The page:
Rafi Mohammed

The Logic Behind E-Tailers' Mercurial Pricing

Posted on October 8th, 2012 (0 Comments)

Reprinted from the Harvard Business Review website.

The Wall Street Journal recently broke a story which revealed two surprises about the pricing practices of Internet retailers: Prices change often and widely. The Wall Street Journal highlighted, for example, the range of prices for a GE microwave. In one day, sellers on Amazon.com changed their prices nine times, resulting in prices fluctuating between $744.46 and $871.49. During that same period, rival Best Buy raised its price on the same kitchen appliance to $899.99 and then later dropped it to $809.99.

So what's going on here?

Internet retailers have discovered that the web is a perfect setting to optimize prices. It is almost costless for e-tailers to change prices, and it's equally easy to measure customer reactions. Given this fertile price-changing environment, Internet retailers are varying prices for 5 key reasons:

Determine the right price. Every business faces the challenge of determining what the perfect prices are for its products and services. Internet retailers vary prices to determine what is optimal — finding the balance between price and quantities sold that yields the highest profit. It is important to note this search for the perfect price is never ending as a product's value often changes over time. The right price for a lawn mower, for instance, evolves from high to low throughout the spring and summer seasons.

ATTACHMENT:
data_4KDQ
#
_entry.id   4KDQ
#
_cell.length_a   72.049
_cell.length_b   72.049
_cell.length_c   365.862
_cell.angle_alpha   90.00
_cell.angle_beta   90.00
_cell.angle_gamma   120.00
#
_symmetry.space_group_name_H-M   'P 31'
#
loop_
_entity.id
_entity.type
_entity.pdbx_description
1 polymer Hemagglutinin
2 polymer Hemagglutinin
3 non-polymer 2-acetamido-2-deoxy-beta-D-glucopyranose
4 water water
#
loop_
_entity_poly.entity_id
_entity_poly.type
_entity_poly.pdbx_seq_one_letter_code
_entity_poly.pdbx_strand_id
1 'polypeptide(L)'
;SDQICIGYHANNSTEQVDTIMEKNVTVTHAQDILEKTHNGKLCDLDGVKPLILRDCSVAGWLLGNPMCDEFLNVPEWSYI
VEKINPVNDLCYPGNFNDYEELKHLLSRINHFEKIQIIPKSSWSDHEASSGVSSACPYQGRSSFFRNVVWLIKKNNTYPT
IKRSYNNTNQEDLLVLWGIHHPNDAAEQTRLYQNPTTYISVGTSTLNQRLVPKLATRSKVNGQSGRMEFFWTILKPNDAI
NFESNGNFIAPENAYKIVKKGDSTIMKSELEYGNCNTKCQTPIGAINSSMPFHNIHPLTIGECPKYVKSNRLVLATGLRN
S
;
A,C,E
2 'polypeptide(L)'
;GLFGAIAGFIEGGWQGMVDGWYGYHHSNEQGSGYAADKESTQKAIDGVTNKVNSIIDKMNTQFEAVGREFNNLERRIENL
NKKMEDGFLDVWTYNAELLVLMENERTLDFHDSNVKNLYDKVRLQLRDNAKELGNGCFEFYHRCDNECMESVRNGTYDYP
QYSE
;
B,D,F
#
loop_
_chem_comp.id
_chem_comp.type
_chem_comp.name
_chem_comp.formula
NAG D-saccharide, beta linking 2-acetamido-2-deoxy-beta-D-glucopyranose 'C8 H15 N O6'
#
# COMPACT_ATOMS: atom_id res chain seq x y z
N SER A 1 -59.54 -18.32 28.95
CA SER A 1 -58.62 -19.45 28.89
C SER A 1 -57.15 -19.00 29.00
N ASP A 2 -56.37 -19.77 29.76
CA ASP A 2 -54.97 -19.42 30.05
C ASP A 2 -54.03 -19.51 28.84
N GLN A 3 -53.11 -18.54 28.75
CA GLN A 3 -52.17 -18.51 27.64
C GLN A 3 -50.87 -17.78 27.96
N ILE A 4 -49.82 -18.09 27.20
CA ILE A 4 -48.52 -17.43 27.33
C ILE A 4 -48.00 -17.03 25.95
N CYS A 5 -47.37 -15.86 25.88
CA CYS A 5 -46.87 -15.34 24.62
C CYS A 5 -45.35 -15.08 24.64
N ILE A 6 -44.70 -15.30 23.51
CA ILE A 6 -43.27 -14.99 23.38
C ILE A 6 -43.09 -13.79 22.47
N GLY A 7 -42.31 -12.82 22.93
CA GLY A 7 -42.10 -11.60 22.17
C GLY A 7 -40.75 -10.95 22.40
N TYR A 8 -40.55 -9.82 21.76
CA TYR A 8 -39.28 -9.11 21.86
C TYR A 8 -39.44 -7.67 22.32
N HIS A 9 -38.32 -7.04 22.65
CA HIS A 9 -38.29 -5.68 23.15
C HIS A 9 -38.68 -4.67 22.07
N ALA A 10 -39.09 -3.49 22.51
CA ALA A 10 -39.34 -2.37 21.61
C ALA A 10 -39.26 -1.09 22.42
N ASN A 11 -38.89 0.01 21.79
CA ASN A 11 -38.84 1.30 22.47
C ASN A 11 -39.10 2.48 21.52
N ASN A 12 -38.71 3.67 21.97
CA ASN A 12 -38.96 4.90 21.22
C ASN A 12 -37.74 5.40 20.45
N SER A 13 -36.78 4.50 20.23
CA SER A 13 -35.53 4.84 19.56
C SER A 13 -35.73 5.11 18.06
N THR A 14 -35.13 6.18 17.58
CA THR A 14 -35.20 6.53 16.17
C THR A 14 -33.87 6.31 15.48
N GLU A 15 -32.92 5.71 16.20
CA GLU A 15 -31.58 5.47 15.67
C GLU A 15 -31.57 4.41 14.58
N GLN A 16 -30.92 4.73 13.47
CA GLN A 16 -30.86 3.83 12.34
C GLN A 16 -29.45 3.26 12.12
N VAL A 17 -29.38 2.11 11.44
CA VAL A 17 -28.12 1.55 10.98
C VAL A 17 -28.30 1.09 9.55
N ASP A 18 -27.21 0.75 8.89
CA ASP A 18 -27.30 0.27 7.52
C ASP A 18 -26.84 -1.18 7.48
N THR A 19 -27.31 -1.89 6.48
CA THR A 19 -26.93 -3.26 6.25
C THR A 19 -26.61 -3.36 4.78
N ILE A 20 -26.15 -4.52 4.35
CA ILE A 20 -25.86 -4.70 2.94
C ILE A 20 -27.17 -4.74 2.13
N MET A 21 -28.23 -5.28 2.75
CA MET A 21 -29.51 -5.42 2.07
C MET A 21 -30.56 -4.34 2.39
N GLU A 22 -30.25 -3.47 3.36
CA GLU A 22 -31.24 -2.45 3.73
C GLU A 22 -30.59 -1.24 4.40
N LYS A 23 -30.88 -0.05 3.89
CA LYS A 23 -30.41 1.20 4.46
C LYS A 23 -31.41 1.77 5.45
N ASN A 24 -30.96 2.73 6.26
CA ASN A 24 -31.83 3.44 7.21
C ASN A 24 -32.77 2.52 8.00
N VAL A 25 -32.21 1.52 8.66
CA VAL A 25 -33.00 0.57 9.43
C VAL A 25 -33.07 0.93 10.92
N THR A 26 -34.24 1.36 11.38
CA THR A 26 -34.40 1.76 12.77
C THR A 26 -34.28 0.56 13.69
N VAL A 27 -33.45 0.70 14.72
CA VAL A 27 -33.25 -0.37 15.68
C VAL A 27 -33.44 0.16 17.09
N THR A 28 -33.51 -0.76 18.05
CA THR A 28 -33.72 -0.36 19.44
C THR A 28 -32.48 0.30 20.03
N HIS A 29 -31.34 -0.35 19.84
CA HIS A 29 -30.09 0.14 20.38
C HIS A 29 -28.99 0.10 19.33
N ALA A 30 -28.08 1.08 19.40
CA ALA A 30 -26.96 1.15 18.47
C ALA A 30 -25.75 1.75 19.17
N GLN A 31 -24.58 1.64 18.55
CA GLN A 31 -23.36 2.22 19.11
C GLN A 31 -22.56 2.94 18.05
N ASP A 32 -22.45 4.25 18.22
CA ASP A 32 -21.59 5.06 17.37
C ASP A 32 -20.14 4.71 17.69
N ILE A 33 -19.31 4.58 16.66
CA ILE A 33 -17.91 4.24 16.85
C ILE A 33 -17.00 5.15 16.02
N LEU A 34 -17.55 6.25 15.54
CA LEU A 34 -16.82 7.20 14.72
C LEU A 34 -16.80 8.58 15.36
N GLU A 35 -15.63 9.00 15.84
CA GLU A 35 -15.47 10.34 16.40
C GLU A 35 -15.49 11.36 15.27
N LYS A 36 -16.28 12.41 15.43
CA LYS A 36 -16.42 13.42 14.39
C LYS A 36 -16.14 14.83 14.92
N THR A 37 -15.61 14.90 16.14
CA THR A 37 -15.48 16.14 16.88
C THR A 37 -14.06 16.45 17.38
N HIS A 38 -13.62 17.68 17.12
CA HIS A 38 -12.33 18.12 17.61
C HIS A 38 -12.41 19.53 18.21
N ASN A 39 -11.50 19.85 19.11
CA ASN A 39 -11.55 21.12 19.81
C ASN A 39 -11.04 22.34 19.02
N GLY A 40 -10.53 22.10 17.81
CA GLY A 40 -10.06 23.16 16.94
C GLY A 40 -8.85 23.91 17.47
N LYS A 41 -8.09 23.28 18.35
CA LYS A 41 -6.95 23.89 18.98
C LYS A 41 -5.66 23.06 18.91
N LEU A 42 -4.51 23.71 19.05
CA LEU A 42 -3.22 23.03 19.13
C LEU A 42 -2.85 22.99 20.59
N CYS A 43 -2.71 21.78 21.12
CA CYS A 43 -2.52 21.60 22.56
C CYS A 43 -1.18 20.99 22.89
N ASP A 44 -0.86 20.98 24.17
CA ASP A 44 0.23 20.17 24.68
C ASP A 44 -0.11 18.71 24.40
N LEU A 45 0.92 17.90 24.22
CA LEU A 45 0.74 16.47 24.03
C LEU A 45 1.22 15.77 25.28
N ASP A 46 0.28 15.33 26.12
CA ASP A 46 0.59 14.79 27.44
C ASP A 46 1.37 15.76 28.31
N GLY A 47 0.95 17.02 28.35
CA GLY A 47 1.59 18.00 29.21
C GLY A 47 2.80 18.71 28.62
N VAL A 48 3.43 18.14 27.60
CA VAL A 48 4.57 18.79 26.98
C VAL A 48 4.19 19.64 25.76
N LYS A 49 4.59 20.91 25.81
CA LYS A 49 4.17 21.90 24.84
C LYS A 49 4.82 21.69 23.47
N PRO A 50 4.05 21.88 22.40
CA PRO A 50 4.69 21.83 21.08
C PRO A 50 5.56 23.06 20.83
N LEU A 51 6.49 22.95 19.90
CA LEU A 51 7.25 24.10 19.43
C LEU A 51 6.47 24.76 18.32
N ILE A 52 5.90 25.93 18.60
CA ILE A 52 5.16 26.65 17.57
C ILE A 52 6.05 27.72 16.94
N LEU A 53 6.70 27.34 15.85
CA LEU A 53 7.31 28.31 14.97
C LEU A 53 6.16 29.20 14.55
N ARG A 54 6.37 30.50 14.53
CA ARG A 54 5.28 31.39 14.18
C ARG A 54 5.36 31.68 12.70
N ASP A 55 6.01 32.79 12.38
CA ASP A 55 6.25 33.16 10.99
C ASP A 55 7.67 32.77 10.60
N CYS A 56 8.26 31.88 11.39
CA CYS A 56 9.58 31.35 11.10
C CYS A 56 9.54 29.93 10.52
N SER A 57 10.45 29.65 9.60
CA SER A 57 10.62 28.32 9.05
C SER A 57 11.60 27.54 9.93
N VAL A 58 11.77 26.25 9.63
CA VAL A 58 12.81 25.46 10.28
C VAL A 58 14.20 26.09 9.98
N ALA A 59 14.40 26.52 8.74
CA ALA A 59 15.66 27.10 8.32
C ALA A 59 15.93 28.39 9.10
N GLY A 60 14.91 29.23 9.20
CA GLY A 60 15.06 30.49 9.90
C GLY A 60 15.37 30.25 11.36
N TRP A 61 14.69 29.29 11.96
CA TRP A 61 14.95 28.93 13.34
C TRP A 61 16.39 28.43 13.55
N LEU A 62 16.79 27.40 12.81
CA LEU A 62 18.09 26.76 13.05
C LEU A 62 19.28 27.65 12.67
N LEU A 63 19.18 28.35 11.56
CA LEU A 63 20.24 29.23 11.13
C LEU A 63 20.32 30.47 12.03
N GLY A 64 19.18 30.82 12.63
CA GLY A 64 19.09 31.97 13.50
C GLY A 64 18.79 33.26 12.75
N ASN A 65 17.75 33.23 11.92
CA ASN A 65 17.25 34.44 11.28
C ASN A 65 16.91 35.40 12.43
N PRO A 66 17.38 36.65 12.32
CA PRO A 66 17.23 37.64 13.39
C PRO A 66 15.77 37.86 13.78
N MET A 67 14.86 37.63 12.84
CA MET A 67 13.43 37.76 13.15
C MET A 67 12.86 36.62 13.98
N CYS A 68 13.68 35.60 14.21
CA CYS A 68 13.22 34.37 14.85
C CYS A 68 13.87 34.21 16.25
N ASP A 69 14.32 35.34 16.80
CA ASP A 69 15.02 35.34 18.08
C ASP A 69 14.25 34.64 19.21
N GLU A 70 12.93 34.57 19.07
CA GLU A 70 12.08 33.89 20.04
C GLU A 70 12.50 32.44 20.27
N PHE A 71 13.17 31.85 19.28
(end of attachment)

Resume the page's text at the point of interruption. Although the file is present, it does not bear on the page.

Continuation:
Seek pockets of opportunity. Varying prices and reviewing the resulting purchasing behaviors can identify time periods when less price sensitive customers shop. Customers making purchases during normal business hours (perhaps searching while at work) may be more price sensitive than, say, those who shop at night. If this is found to be true, e-tailers may consider raising prices after business hours.

Remain Competitive. If rivals change prices frequently, to remain competitive it makes sense to do so too.

Implications on Complimentary/Ancillary Sales. Determining the "right" price should also take into account its effect on other product sales. If a low price stimulates additional sales, now the challenge is determining how low the discount should be to maximize multi-product profits.

Segment Customers. Identifying who buys at the lowest and highest prices allows customers to be segmented by their price sensitivities. This segmentation can help in better targeting future promotions. Price sensitive customers may be offered low prices while others may receive promotions less focused on discounts (i.e., upgrade or better service opportunities).

The above five benefits help e-tailers optimize prices to earn the highest profits. It's fair to question whether these frequent price changes are ethical. After all, I'd hate to have purchased that microwave and later find out that its price dropped by over $100 on the same day. But before making a judgment, keep in mind that Internet retailers typically have low margins. For example, the Q2/2012 operating margins for Amazon and Best Buy were both under 1% (0.8% and 0.3% respectively).

So what can brick and mortar retailers learn from these pricing practices? They should vary their prices too — brick and mortar stores can reap the same benefits as their Internet brethren.

Sure, prices can't be varied as frequently and the data analyses won't be as clean — but occasional price changes can reap similar pricing related profit insights and benefits.

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